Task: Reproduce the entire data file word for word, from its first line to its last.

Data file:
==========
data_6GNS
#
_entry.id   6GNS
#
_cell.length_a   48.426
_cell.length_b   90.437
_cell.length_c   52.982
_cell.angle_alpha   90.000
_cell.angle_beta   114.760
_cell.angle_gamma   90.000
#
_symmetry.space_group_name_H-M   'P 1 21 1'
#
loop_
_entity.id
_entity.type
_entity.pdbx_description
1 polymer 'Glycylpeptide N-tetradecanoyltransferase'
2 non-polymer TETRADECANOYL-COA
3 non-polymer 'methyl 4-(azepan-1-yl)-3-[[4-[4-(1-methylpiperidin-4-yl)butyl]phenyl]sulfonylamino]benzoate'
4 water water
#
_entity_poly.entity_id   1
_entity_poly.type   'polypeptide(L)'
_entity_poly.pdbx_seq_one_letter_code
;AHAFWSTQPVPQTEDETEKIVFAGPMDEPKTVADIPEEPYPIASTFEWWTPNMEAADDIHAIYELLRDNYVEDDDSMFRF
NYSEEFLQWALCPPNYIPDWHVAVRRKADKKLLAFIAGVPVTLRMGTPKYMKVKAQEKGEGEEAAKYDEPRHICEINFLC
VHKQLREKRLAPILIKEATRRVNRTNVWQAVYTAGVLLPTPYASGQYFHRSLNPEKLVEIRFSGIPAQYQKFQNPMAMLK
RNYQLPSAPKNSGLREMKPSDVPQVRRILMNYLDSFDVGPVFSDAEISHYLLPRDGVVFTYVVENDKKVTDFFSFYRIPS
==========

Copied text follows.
data_6GNS
#
_entry.id   6GNS
#
_cell.length_a   48.426
_cell.length_b   90.437
_cell.length_c   52.982
_cell.angle_alpha   90.000
_cell.angle_beta   114.760
_cell.angle_gamma   90.000
#
_symmetry.space_group_name_H-M   'P 1 21 1'
#
loop_
_entity.id
_entity.type
_entity.pdbx_description
1 polymer 'Glycylpeptide N-tetradecanoyltransferase'
2 non-polymer TETRADECANOYL-COA
3 non-polymer 'methyl 4-(azepan-1-yl)-3-[[4-[4-(1-methylpiperidin-4-yl)butyl]phenyl]sulfonylamino]benzoate'
4 water water
#
_entity_poly.entity_id   1
_entity_poly.type   'polypeptide(L)'
_entity_poly.pdbx_seq_one_letter_code
;AHAFWSTQPVPQTEDETEKIVFAGPMDEPKTVADIPEEPYPIASTFEWWTPNMEAADDIHAIYELLRDNYVEDDDSMFRF
NYSEEFLQWALCPPNYIPDWHVAVRRKADKKLLAFIAGVPVTLRMGTPKYMKVKAQEKGEGEEAAKYDEPRHICEINFLC
VHKQLREKRLAPILIKEATRRVNRTNVWQAVYTAGVLLPTPYASGQYFHRSLNPEKLVEIRFSGIPAQYQKFQNPMAMLK
RNYQLPSAPKNSGLREMKPSDVPQVRRILMNYLDSFDVGPVFSDAEISHYLLPRDGVVFTYVVENDKKVTDFFSFYRIPS